Parenting Aging Parents offers support, resources for caregivers
SHREVEPORT, La. (KSLA) — September is World Alzheimer’s Month, a time to raise awareness and challenge stigma surrounding Alzheimer’s disease and dementia.
Parenting Aging Parents is a group that helps emotionally support and provide resources to caregivers. It interviews experts and offers a space for community support.
The group was started by co-founders Kim and Mike Barnes, two former TV journalists in Austin, Texas, after their own experiences with caregiving.
“We moved my Mom into Memory Care in March of 2021, and it was tough on the entire family. I knew others had to handle similar situations. And I thought it would be great if there was a place to ask questions, get ideas and just be a place for support,” said Mike.
When Mike’s mother’s battle with Alzheimer’s disease started, the couple decided to focus their attention on helping others who are going through the same fight. That’s when they started Parenting Aging Parents.
“To me, the toughest part is my Mom doesn’t remember me,” Mike said. “Every time I visit her in Memory Care, I have to start it off with her ‘Mom, it’s me Mike, your son.’”
Kim’s Mom is in the early stages of dementia.
“I get so frustrated sometimes because I am like ‘Mom, you know how to do this,’” Kim said. “It just is hard because it is so counterintuitive. With kids, we teach them and we know they will get better. Whereas with dementia and Alzheimer’s, it doesn’t; the brain is truly injured, and it can’t remember.”
Mike said, “You have to remember you can’t be upset about what is missing; you have to enjoy what is still there.”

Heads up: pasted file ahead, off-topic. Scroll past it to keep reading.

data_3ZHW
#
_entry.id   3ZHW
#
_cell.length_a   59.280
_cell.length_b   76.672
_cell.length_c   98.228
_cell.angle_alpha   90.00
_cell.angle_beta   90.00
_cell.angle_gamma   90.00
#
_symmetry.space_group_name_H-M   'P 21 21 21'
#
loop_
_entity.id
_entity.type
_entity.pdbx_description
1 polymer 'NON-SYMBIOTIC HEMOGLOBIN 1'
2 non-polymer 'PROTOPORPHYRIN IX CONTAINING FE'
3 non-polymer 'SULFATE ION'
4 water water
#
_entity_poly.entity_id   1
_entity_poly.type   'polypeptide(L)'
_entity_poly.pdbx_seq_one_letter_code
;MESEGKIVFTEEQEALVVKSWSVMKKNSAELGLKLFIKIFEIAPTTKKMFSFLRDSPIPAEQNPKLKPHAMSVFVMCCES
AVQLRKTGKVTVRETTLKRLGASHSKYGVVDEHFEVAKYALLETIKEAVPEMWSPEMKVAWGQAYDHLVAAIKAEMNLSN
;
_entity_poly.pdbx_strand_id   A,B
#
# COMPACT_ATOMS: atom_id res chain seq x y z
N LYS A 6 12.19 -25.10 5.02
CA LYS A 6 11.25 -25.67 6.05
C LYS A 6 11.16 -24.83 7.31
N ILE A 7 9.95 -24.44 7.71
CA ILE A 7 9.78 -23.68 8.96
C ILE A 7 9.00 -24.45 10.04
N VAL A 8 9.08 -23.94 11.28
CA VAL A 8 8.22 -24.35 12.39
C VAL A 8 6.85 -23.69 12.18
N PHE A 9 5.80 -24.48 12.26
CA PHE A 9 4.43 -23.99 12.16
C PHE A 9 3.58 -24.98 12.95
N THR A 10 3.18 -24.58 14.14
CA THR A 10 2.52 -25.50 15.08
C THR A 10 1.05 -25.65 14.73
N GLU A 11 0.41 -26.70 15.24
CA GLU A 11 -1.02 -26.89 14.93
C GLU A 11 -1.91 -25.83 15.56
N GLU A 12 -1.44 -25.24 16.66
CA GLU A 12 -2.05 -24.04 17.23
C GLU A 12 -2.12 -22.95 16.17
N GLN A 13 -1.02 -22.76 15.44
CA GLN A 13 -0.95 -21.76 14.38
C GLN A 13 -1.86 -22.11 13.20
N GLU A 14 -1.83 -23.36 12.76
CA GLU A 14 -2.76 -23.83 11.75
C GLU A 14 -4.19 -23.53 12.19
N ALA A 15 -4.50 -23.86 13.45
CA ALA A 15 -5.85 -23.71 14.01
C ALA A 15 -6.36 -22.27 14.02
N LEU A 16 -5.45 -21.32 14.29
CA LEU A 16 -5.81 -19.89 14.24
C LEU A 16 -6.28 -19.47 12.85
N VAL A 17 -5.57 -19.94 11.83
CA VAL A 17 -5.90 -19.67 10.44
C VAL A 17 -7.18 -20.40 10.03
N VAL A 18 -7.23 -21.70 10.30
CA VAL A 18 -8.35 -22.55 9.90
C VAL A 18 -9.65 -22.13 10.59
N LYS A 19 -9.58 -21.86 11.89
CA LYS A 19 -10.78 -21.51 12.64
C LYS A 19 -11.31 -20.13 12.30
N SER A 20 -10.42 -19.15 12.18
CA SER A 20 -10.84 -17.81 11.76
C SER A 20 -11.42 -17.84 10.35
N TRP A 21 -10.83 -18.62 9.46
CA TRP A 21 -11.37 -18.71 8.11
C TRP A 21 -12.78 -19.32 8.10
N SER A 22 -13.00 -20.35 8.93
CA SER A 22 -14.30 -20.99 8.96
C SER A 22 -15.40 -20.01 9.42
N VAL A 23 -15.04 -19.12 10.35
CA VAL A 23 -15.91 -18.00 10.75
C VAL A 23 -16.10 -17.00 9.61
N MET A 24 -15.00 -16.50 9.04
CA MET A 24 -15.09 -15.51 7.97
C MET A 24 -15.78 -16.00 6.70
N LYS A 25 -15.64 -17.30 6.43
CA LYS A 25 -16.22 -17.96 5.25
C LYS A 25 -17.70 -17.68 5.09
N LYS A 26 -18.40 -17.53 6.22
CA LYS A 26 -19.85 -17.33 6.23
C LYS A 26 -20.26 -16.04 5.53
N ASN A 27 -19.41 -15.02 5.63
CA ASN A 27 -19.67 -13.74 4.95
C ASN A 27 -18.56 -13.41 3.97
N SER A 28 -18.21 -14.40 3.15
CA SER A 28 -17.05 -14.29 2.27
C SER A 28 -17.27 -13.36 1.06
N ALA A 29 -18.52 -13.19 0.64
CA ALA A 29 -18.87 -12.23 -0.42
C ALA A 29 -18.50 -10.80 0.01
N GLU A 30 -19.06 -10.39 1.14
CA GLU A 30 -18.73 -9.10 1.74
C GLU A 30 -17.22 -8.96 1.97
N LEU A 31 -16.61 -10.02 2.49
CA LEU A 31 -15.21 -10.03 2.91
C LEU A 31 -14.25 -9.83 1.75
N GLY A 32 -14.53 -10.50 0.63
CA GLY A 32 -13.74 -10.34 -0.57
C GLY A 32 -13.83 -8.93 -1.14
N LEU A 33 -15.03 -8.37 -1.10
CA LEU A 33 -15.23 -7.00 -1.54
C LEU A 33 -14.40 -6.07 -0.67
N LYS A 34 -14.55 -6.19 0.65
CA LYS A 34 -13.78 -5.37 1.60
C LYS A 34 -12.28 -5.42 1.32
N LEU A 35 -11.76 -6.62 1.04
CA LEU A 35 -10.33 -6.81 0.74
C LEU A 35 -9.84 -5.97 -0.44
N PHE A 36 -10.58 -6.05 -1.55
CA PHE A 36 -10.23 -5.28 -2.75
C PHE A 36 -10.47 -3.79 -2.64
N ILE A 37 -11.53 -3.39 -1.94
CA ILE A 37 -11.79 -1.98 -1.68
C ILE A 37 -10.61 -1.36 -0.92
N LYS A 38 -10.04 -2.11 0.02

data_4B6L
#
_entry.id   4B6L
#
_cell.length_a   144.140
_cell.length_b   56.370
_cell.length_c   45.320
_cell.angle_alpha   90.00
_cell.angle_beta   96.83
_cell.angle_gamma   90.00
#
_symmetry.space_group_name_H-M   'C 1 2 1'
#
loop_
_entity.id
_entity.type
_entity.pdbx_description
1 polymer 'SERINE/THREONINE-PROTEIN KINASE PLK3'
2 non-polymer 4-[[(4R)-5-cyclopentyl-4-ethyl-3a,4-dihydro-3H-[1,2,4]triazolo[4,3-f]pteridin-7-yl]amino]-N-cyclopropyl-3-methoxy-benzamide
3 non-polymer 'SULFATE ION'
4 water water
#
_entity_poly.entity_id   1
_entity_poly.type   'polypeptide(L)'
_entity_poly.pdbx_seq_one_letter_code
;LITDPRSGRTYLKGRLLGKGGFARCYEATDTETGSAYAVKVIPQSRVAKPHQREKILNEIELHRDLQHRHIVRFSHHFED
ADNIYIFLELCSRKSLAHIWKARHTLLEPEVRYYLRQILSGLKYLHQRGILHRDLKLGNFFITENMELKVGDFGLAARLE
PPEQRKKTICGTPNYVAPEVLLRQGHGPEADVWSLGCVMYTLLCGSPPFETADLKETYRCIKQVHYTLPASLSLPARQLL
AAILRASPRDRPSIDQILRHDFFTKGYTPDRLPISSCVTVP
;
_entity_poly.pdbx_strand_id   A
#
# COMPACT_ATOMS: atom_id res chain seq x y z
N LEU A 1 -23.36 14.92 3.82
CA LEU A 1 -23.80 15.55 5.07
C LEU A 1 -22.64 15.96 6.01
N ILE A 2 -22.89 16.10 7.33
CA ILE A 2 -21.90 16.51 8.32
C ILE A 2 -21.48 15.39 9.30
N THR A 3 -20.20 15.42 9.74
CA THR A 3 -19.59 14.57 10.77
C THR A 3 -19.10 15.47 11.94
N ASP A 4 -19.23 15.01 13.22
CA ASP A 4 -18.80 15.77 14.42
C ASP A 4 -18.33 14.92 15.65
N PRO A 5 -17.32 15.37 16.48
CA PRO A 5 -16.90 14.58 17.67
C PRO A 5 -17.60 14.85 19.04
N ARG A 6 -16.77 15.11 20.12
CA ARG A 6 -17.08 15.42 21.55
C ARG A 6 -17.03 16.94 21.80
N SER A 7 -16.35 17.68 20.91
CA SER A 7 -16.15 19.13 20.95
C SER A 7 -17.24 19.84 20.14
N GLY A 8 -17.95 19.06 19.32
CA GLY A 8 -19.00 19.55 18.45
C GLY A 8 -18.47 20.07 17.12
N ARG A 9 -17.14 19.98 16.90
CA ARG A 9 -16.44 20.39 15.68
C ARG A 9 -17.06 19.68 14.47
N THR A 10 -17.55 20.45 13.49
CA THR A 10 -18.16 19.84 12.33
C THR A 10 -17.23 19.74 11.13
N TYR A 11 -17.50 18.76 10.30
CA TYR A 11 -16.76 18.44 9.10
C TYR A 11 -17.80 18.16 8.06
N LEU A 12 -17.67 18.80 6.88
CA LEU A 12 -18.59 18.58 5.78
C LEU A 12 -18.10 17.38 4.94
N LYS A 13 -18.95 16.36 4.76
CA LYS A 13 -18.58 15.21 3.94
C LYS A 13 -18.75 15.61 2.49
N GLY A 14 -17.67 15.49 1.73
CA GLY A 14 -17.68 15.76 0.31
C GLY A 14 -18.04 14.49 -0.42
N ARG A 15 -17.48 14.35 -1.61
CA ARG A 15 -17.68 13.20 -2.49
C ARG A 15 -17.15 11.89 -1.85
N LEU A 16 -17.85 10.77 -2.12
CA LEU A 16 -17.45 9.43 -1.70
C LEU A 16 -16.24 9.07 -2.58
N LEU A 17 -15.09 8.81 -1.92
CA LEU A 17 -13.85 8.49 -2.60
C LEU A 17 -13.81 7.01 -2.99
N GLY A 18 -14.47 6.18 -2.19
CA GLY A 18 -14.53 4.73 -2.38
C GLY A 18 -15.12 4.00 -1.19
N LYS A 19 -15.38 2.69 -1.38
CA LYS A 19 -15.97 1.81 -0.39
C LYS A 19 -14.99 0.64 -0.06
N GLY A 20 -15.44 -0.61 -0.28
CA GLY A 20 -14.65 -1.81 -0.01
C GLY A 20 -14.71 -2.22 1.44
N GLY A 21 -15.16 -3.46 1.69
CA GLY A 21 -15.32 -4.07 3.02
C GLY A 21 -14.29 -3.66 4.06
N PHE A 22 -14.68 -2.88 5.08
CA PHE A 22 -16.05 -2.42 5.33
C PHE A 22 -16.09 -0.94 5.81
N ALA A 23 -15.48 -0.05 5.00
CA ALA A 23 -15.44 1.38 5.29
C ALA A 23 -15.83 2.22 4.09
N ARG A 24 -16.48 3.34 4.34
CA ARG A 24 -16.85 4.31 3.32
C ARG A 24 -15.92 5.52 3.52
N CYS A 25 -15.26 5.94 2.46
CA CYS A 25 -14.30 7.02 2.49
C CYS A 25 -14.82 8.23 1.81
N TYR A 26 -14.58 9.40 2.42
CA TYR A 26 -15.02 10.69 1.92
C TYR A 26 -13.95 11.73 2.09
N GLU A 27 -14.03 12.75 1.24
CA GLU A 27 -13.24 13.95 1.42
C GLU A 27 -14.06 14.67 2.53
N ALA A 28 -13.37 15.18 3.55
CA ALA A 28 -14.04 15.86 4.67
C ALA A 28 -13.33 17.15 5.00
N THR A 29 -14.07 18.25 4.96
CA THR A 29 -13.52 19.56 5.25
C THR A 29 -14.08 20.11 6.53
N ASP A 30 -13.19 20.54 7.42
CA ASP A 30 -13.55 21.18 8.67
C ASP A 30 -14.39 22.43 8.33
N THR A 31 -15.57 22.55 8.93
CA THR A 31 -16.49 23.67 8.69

Now Mike and Kim are helping caregivers with ideas and suggestions on where to go for answers when taking care of a parent. Their website has more than 80 videos about dementia, senior exercise, senior driving, Medicare and more.
And even having conversations with family about moving to a care facility.
Kim’s mom wasn’t sold on the idea at first, but now she’s glad she did. “When I made the decision to move there, I was very apprehensive. But I wouldn’t change anything,” she said.
Mike and Kim say it’s important to let others know they are not alone.
“You realize if you can help people and give them knowledge to get over that hump, it just helps them so much,” Mike said.
For this couple, it’s about raising awareness and challenging the stigma around Alzheimer’s disease and dementia.
Visit Parenting Aging Parents’ private Facebook page for more information. Only members can see who’s in the Facebook group and what they post.
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